Things I wanted the players I coached to know:

It will not go the way you think it’s going to go. Rick Pitino writes that on the white board at his first team meeting every year. We started to do it at Maine as well. Prepare yourself mentally for adversity and the ups and downs you will surely face. I know what you are thinking – but look up how many guys were Rookie of the Year, 3x All-League players, Player of the Year as a senior and scored 2,000 points. Not many.

It’s no longer about what is best for you. It’s about what is best for the team. If you were the best player on your team in high school, those two things were probably one and the same. But now your coach has 14 of those dudes. Adjust your mentality accordingly.

Every coach bases their decisions on what gives them the best chance to win. In every sport, at just about every level. He wants to win. He’s not making any decisions that go against winning. So why do you think he isn’t playing you? Or he’s asking you to play that position? He might not always be right, but he’s trying to win. So produce where he asks you to produce, rather than question why he’s asking.

Be reliable. Some guys are only capable of getting 5 points and 3 rebounds. But if that’s what you are capable of, make sure you are ready to do it every single day. Reliability is a great asset. Every coach loves a player he knows he can cont on.

Whatever you are good at, do that a lot. This is an old Pete Carrill favorite. Figure out what you are good at and keep doing it. If you want to expand your 3-point range, get on the gun at night and work on it. But don’t do it during live play in practice. Work on your game on your own. In practice, help the team win.

It’s not good enough to just do what you were told. You have to do it better than the other players fighting for your minutes. It’s not reasonable to think you should play just because you do what you are supposed to. Everyone else is doing the same thing. You have to do it better than your teammates to earn big minutes.

Be loud and positive. Coaches love having those guys in practice every day. And they find a way to try and play them. They really do. It proves that you are invested and selfless.

Talk to your parents. Make sure they know the truth about what is going on – good or bad – and tell them you can handle it. Keep them from calling the head coach or the coaching staff. You are old enough to take care of it yourself. Less good things are going to happen for your parents call the coach. Trust me.

And tell your AAU coach you are fine. Any questions or issues you have for the coaching staff, take them up yourself. Leave them tickets for the games, thank them for coming, tell them you are going to keep working your ass off, and send them home. If they have issues with the coaching staff, so do you.

Invest in your teammates. Every coach loves a great teammate. Root for the guy who plays your position to do well, because it will help the team. Take an interest in a couple of guys who are struggling. Ask questions of the veteran guys that can help you get better. Full investment in your teammates shows everyone you aren’t just thinking about yourself.

Embrace the weight room. Don’t just get through it. You need to get bigger, faster and stronger. It will help you get on the floor. But it will also show everyone around you that you are fully committed. Plus you’ll look good at the beach next summer.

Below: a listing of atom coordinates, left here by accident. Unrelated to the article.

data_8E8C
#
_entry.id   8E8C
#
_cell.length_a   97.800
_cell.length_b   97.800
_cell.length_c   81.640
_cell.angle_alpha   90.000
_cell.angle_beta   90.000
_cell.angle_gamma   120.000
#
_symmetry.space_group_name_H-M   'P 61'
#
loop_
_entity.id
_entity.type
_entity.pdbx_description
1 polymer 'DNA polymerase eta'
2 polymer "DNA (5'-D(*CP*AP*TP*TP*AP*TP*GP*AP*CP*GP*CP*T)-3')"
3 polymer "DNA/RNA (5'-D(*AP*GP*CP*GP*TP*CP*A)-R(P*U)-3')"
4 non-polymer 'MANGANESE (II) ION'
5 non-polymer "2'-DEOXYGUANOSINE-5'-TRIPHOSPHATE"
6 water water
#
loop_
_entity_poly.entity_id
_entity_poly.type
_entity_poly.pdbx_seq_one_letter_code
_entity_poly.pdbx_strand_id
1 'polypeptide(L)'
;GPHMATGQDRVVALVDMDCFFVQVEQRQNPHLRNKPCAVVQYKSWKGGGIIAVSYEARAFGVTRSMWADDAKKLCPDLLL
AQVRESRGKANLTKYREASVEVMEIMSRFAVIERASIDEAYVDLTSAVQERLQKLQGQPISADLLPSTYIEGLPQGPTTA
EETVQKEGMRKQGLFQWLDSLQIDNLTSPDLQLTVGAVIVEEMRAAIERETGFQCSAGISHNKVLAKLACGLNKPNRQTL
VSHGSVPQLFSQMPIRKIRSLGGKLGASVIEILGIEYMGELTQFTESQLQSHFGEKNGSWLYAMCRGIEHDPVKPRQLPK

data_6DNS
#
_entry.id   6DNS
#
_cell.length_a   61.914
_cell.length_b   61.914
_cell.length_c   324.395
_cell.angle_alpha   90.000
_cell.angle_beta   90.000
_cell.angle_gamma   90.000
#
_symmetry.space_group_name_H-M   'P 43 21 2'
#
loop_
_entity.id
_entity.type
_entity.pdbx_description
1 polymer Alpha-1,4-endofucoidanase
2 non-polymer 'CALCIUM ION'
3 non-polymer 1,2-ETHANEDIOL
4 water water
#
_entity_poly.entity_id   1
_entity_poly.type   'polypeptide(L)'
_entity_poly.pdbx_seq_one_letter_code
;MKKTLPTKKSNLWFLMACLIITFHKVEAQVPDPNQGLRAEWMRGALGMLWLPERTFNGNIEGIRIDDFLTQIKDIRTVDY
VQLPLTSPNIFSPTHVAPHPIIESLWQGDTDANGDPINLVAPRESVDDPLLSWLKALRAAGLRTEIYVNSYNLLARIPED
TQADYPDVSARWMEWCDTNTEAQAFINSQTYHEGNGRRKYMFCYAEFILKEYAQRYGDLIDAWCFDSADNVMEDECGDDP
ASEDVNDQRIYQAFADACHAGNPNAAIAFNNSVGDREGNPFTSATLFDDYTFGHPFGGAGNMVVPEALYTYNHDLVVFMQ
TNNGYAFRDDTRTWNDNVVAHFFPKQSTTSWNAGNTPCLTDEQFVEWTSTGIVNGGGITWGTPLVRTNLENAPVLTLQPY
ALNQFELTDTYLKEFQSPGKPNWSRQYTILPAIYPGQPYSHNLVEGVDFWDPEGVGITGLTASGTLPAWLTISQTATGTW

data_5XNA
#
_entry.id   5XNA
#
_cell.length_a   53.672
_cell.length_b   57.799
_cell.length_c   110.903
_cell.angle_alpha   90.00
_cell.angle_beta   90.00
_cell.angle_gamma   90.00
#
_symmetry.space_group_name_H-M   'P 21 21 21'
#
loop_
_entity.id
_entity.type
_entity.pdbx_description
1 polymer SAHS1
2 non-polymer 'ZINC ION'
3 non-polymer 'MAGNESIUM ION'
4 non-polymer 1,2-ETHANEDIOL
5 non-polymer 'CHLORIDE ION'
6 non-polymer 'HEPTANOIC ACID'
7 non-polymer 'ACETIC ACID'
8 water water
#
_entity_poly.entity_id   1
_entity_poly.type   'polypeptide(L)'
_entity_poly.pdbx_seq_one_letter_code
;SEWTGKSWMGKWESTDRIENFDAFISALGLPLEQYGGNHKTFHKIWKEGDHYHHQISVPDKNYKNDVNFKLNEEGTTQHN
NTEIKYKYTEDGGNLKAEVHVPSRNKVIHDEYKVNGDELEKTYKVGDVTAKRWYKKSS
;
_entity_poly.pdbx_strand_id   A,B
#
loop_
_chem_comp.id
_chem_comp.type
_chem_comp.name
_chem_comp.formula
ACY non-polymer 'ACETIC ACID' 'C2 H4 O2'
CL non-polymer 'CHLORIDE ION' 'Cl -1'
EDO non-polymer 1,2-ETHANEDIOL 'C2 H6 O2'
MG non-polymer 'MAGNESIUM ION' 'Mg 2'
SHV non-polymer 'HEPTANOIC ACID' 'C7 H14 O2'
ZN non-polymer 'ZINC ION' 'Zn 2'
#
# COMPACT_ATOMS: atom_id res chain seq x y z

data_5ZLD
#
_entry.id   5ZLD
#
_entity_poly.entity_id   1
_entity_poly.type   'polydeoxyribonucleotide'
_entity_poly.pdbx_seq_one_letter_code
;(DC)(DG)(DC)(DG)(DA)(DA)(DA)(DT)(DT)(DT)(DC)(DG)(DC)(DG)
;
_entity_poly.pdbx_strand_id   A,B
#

Get in the gym. There isn’t a day that goes by when a college staff doesn’t discuss – maybe just quickly and casually – who was in the gym getting better on their own. It happens every day. Coaches love that. Be one of those guys.

Get yourself in GREAT physical condition. Can you run a 6:00 mile? Can you run 20 suicides in 20 minutes? Can you finish 11 lengths of the floor in 1:00 after a hard practice? A suicide in 30 seconds? Your ability to play harder for longer periods of time in practice will separate you. If you are going to give in when you get tired, you’d better be extremely talented if you want to play.

Get up early. The sooner you embrace getting up early, the better off you will be. Your day is going to fill up very quickly. Get something important done before you go to class. You’ll find yourself a step ahead.

Get to sleep. If you are going to get up early… let’s just say it’s not that important to watch the Welcome Back, Kotter re-runs at 12:30 AM every night on the Canadian channel (note to self). Get to bed before your roommates. Don’t hang out on the couch just because they are up.

Don’t eat after 9 PM. Once you start that habit, you’ll be amazed at how hard it is to stop it. And how much it affects your energy the next day. Get used to NOT ordering food late and you’ll eventually lose the urge. And you’ll be glad you did.

Connect. Take your head phones out. Put your phone in your pocket when you walk around campus. Have conversations with your teammates. Ask your professors questions. Do you know where your assistant coaches grew up and went to school? You’ll get a lot better by having real connections with other people, especially people who are different than you. It will give you the necessary perspective to handle success and failure.

Stay present. Things are going to get tough. Stay locked in on what you need to do today to get better. Once you start to think about other things – like maybe you should be somewhere else – it’s hard to get the right commitment level back. Don’t think about what your high school teammate told you his practices are like, or why he’s starting and you aren’t. Stay invested in what you have to do today. That’s how you get better.

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